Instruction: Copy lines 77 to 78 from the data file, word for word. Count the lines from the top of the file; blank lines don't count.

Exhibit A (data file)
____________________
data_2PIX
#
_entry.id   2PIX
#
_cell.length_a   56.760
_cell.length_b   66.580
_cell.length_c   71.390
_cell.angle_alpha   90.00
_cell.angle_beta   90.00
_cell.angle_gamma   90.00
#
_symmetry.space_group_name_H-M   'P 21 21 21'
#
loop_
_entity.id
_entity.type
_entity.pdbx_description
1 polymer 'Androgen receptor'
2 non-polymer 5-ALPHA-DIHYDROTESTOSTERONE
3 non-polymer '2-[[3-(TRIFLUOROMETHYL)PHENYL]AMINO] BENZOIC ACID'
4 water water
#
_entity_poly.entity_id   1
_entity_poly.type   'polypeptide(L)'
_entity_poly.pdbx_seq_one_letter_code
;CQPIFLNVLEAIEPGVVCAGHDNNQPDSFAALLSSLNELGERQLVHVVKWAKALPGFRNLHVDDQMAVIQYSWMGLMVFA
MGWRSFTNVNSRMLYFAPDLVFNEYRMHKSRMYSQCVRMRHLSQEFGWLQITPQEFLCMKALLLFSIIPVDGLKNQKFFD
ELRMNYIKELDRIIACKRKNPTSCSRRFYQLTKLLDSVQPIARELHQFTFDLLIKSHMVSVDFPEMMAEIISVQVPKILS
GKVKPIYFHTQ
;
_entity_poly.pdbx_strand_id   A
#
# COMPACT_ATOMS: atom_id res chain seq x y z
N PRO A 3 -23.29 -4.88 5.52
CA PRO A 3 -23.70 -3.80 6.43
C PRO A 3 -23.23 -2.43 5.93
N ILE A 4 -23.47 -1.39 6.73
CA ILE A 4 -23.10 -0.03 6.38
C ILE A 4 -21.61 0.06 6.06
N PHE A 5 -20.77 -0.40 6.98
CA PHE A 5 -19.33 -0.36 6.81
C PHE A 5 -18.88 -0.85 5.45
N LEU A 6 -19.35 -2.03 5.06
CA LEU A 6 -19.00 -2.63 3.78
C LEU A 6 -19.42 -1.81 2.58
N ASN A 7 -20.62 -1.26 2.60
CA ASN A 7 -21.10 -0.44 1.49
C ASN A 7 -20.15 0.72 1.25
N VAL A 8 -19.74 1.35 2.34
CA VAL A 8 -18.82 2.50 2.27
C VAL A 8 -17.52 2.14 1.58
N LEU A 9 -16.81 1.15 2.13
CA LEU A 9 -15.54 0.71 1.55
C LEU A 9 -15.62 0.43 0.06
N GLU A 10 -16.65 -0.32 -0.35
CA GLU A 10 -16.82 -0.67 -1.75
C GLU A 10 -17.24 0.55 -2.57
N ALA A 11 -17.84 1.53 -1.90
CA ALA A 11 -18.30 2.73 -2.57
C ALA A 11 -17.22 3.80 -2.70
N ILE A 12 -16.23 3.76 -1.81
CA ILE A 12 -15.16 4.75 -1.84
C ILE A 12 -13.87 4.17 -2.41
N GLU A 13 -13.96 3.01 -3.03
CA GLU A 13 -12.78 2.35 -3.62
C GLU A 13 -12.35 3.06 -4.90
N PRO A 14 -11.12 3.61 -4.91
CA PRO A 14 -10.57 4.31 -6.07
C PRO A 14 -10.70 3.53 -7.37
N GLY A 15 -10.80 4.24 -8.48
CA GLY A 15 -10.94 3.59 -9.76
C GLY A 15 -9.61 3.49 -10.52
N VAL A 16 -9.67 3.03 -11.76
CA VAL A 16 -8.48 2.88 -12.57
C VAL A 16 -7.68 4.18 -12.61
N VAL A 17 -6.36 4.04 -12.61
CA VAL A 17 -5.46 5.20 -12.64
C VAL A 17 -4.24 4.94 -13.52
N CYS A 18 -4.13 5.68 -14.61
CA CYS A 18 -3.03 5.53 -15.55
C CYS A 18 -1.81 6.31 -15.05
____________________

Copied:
CA VAL A 17 -5.46 5.20 -12.64
C VAL A 17 -4.24 4.94 -13.52